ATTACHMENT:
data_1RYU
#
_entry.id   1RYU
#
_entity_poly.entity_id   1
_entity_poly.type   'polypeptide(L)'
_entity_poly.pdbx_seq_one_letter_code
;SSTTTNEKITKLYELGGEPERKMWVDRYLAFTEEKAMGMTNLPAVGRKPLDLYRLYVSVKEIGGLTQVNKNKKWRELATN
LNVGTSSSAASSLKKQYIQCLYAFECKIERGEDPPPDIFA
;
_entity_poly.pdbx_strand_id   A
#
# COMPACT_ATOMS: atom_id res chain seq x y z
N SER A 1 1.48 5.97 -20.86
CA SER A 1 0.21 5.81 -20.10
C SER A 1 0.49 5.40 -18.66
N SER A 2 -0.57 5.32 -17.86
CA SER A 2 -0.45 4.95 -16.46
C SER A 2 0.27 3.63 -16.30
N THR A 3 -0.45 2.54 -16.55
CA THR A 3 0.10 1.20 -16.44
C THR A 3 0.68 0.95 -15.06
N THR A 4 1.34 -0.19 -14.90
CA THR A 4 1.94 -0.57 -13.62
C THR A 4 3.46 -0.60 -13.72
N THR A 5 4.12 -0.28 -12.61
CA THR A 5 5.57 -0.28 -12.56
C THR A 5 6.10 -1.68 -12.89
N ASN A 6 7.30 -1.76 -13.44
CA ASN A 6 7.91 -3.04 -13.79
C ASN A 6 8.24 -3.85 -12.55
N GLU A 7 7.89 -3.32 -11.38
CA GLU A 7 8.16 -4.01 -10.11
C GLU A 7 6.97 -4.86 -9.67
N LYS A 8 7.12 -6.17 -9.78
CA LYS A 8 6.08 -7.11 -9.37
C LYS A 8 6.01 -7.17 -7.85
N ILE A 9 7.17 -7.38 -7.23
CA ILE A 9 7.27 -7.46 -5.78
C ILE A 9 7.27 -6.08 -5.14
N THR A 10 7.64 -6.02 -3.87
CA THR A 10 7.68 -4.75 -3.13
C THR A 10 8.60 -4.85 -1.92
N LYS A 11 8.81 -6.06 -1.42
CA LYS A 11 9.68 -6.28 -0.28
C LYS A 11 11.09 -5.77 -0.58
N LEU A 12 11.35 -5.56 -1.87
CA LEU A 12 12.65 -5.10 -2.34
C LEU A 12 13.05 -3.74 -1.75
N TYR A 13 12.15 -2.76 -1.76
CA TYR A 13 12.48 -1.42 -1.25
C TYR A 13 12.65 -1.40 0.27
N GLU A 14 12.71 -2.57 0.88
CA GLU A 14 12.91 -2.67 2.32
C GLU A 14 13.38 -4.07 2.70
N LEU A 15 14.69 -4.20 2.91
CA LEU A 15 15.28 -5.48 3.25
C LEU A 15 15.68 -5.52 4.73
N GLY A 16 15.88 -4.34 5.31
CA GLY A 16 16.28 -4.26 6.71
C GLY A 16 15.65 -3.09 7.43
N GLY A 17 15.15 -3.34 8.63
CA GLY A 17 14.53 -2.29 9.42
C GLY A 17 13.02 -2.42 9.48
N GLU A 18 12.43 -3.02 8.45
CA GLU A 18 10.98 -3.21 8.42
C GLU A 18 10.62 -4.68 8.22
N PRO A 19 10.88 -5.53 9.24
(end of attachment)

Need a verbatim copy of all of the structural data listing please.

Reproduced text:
data_1RYU
#
_entry.id   1RYU
#
_entity_poly.entity_id   1
_entity_poly.type   'polypeptide(L)'
_entity_poly.pdbx_seq_one_letter_code
;SSTTTNEKITKLYELGGEPERKMWVDRYLAFTEEKAMGMTNLPAVGRKPLDLYRLYVSVKEIGGLTQVNKNKKWRELATN
LNVGTSSSAASSLKKQYIQCLYAFECKIERGEDPPPDIFA
;
_entity_poly.pdbx_strand_id   A
#
# COMPACT_ATOMS: atom_id res chain seq x y z
N SER A 1 1.48 5.97 -20.86
CA SER A 1 0.21 5.81 -20.10
C SER A 1 0.49 5.40 -18.66
N SER A 2 -0.57 5.32 -17.86
CA SER A 2 -0.45 4.95 -16.46
C SER A 2 0.27 3.63 -16.30
N THR A 3 -0.45 2.54 -16.55
CA THR A 3 0.10 1.20 -16.44
C THR A 3 0.68 0.95 -15.06
N THR A 4 1.34 -0.19 -14.90
CA THR A 4 1.94 -0.57 -13.62
C THR A 4 3.46 -0.60 -13.72
N THR A 5 4.12 -0.28 -12.61
CA THR A 5 5.57 -0.28 -12.56
C THR A 5 6.10 -1.68 -12.89
N ASN A 6 7.30 -1.76 -13.44
CA ASN A 6 7.91 -3.04 -13.79
C ASN A 6 8.24 -3.85 -12.55
N GLU A 7 7.89 -3.32 -11.38
CA GLU A 7 8.16 -4.01 -10.11
C GLU A 7 6.97 -4.86 -9.67
N LYS A 8 7.12 -6.17 -9.78
CA LYS A 8 6.08 -7.11 -9.37
C LYS A 8 6.01 -7.17 -7.85
N ILE A 9 7.17 -7.38 -7.23
CA ILE A 9 7.27 -7.46 -5.78
C ILE A 9 7.27 -6.08 -5.14
N THR A 10 7.64 -6.02 -3.87
CA THR A 10 7.68 -4.75 -3.13
C THR A 10 8.60 -4.85 -1.92
N LYS A 11 8.81 -6.06 -1.42
CA LYS A 11 9.68 -6.28 -0.28
C LYS A 11 11.09 -5.77 -0.58
N LEU A 12 11.35 -5.56 -1.87
CA LEU A 12 12.65 -5.10 -2.34
C LEU A 12 13.05 -3.74 -1.75
N TYR A 13 12.15 -2.76 -1.76
CA TYR A 13 12.48 -1.42 -1.25
C TYR A 13 12.65 -1.40 0.27
N GLU A 14 12.71 -2.57 0.88
CA GLU A 14 12.91 -2.67 2.32
C GLU A 14 13.38 -4.07 2.70
N LEU A 15 14.69 -4.20 2.91
CA LEU A 15 15.28 -5.48 3.25
C LEU A 15 15.68 -5.52 4.73
N GLY A 16 15.88 -4.34 5.31
CA GLY A 16 16.28 -4.26 6.71
C GLY A 16 15.65 -3.09 7.43
N GLY A 17 15.15 -3.34 8.63
CA GLY A 17 14.53 -2.29 9.42
C GLY A 17 13.02 -2.42 9.48
N GLU A 18 12.43 -3.02 8.45
CA GLU A 18 10.98 -3.21 8.42
C GLU A 18 10.62 -4.68 8.22
N PRO A 19 10.88 -5.53 9.24